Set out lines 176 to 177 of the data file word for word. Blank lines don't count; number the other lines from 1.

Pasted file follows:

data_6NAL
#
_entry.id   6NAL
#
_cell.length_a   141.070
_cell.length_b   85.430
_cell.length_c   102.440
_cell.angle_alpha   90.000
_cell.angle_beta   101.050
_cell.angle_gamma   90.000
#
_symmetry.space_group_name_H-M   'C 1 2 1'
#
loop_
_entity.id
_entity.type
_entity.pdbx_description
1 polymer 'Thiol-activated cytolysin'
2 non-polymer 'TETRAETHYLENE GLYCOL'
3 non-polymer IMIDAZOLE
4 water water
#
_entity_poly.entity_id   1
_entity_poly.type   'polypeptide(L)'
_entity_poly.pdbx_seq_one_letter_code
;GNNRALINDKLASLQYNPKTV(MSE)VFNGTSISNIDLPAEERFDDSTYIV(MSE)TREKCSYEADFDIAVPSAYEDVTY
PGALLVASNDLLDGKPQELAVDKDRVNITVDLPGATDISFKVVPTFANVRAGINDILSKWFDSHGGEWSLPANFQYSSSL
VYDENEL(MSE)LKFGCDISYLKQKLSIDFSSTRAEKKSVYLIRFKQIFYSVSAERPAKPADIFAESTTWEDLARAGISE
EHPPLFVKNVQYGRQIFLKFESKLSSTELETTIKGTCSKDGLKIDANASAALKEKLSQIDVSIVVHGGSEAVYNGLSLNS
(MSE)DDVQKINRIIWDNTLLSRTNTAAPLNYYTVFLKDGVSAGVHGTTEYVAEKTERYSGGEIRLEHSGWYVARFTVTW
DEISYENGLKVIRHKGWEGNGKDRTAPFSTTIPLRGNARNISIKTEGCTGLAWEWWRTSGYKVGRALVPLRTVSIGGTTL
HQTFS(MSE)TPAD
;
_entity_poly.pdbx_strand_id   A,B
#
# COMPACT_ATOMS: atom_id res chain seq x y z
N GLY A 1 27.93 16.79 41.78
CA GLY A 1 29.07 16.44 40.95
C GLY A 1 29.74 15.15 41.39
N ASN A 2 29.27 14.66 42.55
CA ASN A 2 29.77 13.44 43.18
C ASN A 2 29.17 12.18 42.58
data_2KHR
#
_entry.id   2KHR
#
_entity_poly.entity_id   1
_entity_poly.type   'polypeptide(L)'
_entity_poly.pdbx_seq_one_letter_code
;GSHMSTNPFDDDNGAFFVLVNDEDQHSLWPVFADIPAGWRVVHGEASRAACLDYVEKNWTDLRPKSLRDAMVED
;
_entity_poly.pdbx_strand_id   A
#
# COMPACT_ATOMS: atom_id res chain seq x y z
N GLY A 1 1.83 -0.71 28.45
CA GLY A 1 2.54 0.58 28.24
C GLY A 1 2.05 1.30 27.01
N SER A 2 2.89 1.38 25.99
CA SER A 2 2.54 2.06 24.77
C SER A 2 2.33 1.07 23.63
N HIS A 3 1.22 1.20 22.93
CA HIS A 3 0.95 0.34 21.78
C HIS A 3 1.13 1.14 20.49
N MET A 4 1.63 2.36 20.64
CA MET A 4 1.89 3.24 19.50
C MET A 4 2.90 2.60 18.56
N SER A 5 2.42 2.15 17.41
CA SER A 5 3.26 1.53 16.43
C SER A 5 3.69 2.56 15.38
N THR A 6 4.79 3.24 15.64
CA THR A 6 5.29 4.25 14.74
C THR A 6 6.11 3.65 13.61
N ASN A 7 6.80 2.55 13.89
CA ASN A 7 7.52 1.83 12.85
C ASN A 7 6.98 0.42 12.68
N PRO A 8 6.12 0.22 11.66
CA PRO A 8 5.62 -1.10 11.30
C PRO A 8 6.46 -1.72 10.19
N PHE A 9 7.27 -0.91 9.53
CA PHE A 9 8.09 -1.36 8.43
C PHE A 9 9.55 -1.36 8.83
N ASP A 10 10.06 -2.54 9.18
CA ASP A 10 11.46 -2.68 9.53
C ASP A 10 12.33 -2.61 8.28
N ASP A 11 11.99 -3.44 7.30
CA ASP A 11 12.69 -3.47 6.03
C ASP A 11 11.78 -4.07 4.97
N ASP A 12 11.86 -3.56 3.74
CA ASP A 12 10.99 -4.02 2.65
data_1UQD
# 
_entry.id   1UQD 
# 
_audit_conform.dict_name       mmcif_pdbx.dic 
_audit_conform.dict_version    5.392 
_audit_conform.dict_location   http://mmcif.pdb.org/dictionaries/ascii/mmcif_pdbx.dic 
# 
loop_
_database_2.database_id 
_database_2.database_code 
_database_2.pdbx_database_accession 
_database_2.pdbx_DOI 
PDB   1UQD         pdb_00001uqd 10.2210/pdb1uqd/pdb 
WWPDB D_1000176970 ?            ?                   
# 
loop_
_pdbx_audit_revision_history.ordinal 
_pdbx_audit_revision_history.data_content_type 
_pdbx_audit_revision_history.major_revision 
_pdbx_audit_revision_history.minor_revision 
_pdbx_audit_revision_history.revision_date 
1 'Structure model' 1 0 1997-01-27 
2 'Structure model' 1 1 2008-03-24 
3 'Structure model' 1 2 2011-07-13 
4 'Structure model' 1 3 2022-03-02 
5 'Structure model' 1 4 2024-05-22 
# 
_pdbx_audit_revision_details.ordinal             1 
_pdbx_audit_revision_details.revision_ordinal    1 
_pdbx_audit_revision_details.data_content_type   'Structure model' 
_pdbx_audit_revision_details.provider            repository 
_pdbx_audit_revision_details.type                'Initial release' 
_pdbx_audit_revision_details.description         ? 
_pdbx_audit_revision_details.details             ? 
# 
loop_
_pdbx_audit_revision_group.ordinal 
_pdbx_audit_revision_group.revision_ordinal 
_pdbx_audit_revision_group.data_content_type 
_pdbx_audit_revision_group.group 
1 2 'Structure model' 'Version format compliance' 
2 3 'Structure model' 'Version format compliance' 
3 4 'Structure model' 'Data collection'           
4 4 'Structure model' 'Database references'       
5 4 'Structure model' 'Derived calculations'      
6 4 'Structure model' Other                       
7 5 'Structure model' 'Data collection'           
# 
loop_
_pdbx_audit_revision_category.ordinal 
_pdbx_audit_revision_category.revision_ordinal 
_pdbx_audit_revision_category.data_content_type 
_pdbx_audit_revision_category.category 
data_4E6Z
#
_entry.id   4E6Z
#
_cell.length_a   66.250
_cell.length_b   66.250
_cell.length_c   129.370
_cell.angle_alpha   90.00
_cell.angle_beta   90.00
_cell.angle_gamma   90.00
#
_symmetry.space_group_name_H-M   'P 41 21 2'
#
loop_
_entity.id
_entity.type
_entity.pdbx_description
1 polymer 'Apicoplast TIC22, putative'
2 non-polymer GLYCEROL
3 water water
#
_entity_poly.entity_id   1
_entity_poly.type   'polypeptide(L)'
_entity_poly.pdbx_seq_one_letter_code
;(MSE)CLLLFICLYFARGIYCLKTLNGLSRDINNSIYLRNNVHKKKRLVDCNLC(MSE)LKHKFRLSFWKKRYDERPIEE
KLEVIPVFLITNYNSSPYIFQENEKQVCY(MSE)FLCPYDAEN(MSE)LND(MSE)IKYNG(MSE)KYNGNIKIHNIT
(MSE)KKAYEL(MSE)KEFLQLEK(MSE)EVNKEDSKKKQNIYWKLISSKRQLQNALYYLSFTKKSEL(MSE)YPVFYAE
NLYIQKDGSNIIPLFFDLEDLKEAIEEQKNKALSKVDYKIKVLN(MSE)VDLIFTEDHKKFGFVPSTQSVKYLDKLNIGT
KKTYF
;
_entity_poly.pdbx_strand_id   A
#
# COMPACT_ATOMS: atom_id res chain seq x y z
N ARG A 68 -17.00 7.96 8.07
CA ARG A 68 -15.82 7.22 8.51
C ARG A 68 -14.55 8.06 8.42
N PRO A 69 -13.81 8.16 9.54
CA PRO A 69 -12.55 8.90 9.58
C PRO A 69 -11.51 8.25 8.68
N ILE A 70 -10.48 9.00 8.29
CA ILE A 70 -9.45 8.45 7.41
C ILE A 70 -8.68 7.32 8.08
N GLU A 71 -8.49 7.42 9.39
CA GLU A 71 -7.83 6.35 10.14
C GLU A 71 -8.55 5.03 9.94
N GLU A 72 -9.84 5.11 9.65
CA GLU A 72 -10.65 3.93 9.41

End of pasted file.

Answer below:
# COMPACT_ATOMS: atom_id res chain seq x y z
N ARG A 68 -17.00 7.96 8.07